• Financial aid, including grants and loans, funded under Title IV of the federal Higher Education Act, the Bureau of Indian Affairs student assistance programs, or Title XIII of the Indian Higher Education Programs — for example, Pell grants, Perkins loans, Guaranteed Student Loans, and Stafford loans.
  • Federal and state work study income, including CalWORKs work study.
  • Tax credits and tax refunds. This includes the COVID-19 individual stimulus because the stimulus payments are indivudual tax rebates.
  • Lump sum funds are treated as a resource in the month received, not income, unless they regularly recur.
  • Federal government payments to help pay the household’s fuel or energy bills, such as money from the Low-Income Home Energy Assistance Program (LIHEAP).
  • Self-employment business expense, such as the cost of things the household member sells in their own business or the cost of delivering the goods.
  • Relocation benefits paid by a public agency to the household that has been relocated as a result of public development, demolition or condemnation of existing housing.
  • Money taken out of the household’s income from any source, including CalWORKs (TANF), SSI, or other public benefits programs and work, because the household was overpaid under that program before, unless the household intentionally violated that other program’s rules to get more benefits.
  • Child support paid directly to the household if the household has to give it to the welfare office in order to keep getting CalWORKS (TANF).
  • Child support payments that a household member is legally obligated to pay to an individual living outside the household.
  • Federal and State Earned Income Tax Credit (EITC) payments.
  • Foster care payments received for foster child who are boarders, and not household members.
  • Certain veteran’s income payments, such as a clothing maintenance allowance, dislocation allowance, lump sum re-enlistment bonus.
  • Military Combat-Related Pay which is payments for deployed members of the armed forces during the member’s deployment, provided the payments are (1) received in addition to the service member’s basic pay; (2) received as a result of deployment to or while serving in a combat zone, and (3) not received immediately before serving in the combat zone.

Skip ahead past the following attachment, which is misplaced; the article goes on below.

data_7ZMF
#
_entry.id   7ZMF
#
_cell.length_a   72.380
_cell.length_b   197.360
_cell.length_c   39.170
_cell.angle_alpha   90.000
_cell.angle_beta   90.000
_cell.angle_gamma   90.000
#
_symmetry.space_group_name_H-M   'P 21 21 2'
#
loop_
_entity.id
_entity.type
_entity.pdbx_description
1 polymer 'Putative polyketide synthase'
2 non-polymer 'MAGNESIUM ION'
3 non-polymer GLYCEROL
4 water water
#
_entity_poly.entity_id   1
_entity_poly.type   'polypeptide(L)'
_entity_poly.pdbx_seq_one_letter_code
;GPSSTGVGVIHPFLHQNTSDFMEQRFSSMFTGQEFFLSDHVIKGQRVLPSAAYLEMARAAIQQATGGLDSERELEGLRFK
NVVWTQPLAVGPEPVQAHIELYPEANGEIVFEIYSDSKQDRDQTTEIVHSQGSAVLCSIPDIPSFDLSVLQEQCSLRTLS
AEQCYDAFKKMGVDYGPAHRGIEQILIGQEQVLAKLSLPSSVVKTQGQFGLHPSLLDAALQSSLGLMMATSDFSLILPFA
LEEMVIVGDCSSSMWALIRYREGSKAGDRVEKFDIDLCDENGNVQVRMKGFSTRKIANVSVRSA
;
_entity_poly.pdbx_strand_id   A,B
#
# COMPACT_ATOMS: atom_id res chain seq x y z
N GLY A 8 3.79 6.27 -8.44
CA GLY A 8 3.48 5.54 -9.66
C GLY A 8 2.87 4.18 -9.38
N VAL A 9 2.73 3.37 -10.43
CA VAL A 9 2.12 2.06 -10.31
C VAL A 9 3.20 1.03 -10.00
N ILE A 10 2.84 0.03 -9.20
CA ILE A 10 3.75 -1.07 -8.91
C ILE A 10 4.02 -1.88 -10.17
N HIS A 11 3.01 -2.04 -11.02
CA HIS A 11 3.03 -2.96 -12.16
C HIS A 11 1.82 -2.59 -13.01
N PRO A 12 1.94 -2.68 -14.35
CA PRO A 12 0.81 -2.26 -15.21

Independent Living Program (ILP). Income and incentive payments earned by a child 16 years of age or older who is participating in the ILP.
  • Payments received under the California Victims of Crimes Program.
  • Allowance for training expenses paid to recipients participating in California Department of Rehabilitation training programs.
  • Any award or scholarship provided to or on behalf of a dependent child based on the child’s academic or extracurricular activity.
  • Contribution from persons or organizations that the household must spend for things specified by the donor. (For example, if an uncle gives $200 to the household to purchase new tires, the $200 are exempt when the household can verify spending the money for the intended purpose.)
  • Money to spend on and care for someone who is not in the household.
  • For the period August 1, 2019 to September 30, 2020, income received directly from the Census Bureau for temporary employment related to the 2020 census.
  • Pandemic Unemployment Compensation benefits (the additional $300 of unemployment benefits because of COVID-19) issued between January 1, 2021 and September 6, 2021.
  • The Golden State Stimulus is considered a tax refund and is therefore not counted as income.
  • The $600 Pandemic Emergency Assistance Fund payment issued on June 11, 2021.
  • COVID-19 financial support for families with children at risk of foster care.
  • Effective December 1, 2021, student loans and grants excluded for CalWORKs must also be excluded for CalFresh.
  • Effective December 1, 2021, payments from CalWORKs approved Guaranteed Income projects and pilots that are privately funded must also be excluded for CalFresh. CDSS will identify these projects.
  • Retroactive lump sum Supplemental Security Income (SSI) payments.